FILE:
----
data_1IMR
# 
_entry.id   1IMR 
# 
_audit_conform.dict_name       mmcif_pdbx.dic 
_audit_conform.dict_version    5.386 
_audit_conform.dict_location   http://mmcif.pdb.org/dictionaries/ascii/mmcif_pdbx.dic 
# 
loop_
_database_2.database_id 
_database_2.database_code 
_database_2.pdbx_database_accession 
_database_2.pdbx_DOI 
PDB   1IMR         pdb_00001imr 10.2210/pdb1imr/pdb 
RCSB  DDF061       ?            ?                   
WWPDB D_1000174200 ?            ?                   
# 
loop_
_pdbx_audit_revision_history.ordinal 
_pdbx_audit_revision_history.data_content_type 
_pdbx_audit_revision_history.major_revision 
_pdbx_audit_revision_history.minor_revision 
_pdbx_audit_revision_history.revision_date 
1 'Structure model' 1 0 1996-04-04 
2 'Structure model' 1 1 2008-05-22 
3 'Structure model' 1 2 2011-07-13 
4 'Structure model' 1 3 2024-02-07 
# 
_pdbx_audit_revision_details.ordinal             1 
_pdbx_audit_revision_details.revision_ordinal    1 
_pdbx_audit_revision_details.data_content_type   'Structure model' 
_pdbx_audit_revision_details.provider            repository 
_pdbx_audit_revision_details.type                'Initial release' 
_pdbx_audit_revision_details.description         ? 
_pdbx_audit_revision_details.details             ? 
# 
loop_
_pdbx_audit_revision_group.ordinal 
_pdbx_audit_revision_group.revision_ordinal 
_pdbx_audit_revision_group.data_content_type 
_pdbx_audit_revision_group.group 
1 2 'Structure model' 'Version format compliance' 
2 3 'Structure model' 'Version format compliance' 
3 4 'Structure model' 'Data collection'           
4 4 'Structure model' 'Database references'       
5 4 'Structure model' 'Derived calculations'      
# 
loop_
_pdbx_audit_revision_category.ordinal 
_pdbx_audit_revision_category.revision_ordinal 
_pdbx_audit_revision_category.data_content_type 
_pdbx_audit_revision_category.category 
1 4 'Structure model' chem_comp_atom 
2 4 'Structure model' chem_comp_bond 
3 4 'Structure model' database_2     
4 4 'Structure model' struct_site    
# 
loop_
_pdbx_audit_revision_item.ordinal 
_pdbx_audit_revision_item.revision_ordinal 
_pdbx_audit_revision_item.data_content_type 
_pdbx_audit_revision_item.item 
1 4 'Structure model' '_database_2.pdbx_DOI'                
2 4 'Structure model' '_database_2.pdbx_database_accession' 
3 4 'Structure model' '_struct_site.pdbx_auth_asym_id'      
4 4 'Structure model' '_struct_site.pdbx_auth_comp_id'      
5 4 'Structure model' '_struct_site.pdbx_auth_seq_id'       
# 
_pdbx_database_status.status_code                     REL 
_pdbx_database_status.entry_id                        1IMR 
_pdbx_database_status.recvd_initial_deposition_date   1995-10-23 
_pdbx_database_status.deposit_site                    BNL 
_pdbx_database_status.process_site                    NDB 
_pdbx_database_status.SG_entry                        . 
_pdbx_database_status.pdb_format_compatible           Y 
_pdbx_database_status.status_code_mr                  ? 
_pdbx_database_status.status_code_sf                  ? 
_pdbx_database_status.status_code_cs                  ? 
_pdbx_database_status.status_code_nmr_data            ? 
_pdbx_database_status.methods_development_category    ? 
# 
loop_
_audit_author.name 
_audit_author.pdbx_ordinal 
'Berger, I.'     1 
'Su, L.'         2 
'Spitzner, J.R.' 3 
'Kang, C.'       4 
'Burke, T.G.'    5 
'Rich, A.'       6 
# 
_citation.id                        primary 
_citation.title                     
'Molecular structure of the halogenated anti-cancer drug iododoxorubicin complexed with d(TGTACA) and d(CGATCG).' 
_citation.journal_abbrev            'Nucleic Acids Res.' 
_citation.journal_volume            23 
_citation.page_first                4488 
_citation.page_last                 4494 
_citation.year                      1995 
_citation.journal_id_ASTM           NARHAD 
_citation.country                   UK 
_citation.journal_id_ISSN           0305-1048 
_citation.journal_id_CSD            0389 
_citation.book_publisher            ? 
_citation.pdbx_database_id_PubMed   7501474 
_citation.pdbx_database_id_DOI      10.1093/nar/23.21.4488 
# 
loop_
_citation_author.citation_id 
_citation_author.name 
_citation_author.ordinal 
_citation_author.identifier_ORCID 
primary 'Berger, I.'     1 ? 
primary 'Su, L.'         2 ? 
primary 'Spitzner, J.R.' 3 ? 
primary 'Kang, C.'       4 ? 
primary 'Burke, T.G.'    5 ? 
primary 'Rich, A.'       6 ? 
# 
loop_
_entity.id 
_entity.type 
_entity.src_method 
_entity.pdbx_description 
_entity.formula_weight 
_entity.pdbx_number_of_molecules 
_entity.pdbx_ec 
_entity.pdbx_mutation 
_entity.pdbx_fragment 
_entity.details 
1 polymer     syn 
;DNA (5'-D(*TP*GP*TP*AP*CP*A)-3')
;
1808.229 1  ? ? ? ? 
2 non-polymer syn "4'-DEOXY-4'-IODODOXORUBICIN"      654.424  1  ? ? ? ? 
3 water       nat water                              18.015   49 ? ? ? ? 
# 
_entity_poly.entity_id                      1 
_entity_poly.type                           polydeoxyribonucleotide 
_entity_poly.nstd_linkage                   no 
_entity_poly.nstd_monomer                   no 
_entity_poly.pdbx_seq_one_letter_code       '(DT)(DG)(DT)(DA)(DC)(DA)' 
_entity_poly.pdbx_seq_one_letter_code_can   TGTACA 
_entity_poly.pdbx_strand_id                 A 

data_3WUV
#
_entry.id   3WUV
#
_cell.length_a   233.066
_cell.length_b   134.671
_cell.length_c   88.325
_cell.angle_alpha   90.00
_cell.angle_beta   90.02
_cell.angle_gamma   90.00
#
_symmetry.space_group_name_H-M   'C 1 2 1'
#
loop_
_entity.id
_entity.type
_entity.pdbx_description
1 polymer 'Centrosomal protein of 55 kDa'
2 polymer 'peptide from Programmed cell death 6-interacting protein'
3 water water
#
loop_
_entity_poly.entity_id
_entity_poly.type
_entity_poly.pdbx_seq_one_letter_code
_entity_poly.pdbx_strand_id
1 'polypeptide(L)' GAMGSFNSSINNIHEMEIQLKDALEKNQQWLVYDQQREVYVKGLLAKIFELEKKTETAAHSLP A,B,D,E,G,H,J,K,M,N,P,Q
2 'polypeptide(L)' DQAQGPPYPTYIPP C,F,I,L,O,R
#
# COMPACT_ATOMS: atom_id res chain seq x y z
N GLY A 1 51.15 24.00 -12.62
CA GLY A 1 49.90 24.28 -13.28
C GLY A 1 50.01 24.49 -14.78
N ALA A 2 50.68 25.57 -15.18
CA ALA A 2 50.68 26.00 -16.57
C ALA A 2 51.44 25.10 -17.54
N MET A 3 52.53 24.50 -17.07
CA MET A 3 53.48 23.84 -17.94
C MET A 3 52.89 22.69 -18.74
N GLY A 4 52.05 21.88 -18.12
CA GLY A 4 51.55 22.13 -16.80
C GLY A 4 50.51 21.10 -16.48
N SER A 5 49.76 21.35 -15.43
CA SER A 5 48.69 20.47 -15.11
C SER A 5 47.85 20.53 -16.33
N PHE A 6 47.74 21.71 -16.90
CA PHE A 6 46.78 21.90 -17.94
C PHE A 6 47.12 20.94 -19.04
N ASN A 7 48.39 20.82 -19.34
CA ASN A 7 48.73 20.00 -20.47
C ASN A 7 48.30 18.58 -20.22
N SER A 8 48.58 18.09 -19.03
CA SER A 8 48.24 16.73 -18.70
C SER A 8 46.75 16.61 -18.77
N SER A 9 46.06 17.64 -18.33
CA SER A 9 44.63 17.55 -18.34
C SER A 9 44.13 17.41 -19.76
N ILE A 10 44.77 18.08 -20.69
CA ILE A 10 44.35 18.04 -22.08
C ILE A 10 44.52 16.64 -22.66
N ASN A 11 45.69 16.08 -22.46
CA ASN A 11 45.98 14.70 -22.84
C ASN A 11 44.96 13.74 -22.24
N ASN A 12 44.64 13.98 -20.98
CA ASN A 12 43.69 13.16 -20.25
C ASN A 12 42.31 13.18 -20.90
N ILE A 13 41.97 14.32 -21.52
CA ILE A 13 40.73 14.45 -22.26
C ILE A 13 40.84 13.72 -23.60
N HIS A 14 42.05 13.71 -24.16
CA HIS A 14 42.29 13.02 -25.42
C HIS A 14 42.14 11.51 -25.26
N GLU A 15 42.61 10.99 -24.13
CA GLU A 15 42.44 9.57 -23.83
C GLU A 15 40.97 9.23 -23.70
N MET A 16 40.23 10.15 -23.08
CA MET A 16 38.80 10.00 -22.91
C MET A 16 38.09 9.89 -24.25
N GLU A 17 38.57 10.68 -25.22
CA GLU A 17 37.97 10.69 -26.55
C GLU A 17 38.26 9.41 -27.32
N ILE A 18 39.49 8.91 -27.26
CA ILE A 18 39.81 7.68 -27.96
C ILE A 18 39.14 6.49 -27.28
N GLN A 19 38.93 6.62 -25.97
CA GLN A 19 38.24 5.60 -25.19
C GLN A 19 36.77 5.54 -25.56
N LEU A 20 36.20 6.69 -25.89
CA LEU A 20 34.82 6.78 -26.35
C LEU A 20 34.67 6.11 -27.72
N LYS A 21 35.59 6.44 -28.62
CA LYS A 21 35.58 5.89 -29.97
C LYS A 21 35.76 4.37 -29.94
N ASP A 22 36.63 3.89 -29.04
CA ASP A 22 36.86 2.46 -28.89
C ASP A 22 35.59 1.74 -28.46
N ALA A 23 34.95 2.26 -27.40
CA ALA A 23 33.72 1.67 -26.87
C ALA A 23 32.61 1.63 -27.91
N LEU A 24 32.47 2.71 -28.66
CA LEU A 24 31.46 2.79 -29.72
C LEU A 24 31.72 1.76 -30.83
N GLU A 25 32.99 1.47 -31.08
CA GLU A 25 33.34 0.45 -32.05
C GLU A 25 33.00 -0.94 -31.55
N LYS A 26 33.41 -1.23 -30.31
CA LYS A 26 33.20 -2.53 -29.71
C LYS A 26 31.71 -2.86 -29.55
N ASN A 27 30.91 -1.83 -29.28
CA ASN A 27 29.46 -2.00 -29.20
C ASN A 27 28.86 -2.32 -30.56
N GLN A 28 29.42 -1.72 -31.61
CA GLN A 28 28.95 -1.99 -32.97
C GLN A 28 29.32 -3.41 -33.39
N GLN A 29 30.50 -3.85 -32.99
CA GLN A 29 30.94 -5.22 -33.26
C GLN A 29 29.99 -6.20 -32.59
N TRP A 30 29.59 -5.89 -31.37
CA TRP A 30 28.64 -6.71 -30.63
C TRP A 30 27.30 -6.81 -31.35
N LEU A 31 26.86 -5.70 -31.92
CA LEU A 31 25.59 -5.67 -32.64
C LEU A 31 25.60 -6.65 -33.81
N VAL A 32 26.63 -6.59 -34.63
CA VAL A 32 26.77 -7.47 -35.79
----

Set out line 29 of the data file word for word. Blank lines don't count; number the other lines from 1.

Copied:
_pdbx_audit_revision_details.ordinal             1 